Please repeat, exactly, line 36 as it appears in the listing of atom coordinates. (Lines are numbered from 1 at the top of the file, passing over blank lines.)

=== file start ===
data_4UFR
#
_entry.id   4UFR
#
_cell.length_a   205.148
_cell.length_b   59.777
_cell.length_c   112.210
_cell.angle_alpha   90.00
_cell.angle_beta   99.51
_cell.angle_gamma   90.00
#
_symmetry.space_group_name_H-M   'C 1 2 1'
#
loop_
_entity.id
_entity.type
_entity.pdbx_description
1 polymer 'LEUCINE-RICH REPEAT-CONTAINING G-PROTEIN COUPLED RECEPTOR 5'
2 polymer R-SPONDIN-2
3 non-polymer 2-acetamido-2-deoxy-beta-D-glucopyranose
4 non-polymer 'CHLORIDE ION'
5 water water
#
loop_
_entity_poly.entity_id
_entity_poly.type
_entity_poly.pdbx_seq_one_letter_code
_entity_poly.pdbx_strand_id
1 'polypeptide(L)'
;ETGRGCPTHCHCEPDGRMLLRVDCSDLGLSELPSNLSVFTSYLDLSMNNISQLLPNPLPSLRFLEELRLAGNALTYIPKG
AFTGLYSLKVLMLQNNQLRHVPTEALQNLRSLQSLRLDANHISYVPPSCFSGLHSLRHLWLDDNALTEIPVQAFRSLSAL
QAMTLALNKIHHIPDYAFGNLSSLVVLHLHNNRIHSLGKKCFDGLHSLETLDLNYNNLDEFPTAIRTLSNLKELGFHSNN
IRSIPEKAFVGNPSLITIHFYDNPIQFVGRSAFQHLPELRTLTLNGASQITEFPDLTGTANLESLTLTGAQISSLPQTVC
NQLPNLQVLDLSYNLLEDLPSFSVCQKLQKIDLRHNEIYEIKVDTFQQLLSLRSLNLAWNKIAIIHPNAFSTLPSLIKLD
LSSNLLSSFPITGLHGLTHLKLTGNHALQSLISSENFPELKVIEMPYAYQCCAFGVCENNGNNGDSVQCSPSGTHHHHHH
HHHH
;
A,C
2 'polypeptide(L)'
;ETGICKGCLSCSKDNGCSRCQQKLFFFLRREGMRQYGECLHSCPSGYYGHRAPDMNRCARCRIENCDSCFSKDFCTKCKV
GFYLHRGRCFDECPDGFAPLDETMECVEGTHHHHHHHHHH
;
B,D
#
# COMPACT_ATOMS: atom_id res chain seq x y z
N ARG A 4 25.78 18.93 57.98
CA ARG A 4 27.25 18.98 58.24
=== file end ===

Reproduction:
HHHH